Our membership collectively represents production of more than 5 billion gallons of advanced biofuels annually. Our ranks includes some of the largest producers of fuel in the world and some of the world’s largest renewable diesel, biodiesel and heating oil producers, alongside their national distributors. We also represent the only two companies in the world who currently produce sustainable aviation fuel (SAF).

What is ABFA’s role in combatting climate change?

The members of the Advanced Biofuels Association collectively recognize the significant and growing challenge the world is facing from the impacts of climate change. Biofuels are needed to meet our carbon reduction goals, particularly in certain sectors where electrification is less well-suited. We welcome the responsibility and opportunity to be part of the solution as many of the world’s most innovative low-carbon liquid transportation fuel companies.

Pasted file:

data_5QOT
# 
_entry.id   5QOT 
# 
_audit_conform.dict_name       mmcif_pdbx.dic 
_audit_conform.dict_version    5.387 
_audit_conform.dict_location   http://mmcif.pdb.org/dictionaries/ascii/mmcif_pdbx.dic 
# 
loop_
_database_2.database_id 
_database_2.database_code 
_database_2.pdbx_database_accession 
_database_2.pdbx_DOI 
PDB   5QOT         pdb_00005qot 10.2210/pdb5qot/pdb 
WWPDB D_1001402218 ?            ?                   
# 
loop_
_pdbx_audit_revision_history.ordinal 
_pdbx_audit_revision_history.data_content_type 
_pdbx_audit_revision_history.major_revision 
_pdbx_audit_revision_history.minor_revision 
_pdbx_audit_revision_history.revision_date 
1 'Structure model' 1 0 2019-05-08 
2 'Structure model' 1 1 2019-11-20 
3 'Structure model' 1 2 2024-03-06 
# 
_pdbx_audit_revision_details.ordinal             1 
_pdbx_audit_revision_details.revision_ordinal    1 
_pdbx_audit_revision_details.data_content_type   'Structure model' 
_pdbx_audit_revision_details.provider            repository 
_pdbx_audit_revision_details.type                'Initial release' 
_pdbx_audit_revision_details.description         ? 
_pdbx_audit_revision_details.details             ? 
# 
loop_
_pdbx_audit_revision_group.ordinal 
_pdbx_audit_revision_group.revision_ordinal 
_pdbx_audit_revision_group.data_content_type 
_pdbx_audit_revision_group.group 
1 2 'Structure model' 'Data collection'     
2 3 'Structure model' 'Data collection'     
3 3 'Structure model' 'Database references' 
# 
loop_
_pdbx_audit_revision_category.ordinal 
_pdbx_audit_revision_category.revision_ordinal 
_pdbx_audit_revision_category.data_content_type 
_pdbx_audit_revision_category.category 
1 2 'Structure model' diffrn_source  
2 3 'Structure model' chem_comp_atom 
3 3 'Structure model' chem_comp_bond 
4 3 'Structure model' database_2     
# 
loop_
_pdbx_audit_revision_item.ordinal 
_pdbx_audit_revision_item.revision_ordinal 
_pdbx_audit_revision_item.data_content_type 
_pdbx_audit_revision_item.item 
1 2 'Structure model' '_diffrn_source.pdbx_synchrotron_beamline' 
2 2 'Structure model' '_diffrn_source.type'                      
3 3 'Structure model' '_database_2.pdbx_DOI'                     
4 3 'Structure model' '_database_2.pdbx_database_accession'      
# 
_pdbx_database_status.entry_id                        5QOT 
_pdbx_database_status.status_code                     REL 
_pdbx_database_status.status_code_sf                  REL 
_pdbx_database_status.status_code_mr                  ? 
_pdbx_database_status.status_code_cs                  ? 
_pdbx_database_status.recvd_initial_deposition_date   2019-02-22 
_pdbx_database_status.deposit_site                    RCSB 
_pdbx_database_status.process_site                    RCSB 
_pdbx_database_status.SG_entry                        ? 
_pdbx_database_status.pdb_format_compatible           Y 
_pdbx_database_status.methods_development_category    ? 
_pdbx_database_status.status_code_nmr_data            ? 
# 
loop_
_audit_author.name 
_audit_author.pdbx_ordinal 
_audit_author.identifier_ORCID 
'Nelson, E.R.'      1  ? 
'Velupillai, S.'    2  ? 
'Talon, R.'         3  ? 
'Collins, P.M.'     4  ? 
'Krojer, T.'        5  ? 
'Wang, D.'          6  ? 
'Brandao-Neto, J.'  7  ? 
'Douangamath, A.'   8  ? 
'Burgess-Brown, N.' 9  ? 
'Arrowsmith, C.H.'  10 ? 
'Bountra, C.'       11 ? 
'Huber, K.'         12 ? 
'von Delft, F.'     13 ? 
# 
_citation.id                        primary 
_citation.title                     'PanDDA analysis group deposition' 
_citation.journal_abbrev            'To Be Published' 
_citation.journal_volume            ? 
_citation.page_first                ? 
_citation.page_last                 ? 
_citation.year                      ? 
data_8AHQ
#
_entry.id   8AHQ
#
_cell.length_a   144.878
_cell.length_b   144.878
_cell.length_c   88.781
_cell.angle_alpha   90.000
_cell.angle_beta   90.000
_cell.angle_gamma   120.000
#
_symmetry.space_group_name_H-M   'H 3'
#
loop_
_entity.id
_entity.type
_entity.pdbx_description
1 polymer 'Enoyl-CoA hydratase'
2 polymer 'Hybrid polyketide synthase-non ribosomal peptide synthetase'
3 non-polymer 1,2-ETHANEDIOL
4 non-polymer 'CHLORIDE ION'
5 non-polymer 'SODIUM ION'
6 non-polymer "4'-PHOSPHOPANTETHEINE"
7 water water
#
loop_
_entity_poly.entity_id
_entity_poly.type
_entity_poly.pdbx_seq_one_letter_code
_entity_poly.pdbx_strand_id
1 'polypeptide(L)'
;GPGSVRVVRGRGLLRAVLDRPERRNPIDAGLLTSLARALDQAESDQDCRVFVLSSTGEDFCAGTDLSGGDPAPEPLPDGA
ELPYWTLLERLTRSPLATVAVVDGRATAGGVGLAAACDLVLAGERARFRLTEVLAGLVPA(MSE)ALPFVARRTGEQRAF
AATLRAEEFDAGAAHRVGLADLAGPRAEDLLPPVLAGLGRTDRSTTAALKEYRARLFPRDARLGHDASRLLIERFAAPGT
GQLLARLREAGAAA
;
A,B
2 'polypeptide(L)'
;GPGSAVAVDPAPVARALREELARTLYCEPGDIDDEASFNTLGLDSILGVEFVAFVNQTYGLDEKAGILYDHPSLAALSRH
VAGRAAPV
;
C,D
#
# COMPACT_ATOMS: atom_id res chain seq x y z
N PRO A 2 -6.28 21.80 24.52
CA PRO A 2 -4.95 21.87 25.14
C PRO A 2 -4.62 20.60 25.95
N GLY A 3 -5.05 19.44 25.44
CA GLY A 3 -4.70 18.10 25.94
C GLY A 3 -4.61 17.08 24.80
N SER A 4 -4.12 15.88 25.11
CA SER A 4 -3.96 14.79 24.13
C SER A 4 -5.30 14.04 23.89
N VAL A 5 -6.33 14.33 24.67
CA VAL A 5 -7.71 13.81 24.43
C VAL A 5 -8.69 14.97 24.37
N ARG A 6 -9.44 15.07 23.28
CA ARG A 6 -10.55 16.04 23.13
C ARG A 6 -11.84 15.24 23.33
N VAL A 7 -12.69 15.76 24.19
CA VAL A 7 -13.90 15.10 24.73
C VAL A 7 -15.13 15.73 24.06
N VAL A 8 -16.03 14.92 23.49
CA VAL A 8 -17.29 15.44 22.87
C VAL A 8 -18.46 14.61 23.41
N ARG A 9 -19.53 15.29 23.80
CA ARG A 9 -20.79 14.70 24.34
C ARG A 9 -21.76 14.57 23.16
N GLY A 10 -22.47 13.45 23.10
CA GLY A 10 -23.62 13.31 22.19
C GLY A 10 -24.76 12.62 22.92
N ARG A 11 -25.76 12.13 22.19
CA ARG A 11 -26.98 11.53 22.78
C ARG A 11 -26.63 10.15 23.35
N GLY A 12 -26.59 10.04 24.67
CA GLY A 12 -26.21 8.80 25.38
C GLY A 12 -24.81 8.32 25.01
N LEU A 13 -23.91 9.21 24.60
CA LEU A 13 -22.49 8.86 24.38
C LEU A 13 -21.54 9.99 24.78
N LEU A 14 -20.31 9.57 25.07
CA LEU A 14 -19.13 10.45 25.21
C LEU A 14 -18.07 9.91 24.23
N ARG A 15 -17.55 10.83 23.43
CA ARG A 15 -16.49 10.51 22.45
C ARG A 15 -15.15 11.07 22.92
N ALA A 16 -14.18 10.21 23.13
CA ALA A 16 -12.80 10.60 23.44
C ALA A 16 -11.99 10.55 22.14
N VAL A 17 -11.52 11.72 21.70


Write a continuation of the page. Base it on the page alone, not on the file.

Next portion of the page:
Indeed, we are firm in our belief that there is no one-size-fits-all solution for this global issue of reducing carbon emissions. Electrifying light-duty vehicles will make a significant contribution, but other transportation sectors – especially heavy-duty trucks, non-road vehicles, aviation and shipping – will require a different approach. The fuels of the future must also deliver the required power, range, and performance without sacrificing safety. To put it succinctly: we will need low-carbon alternatives for the full suite of liquid fuels.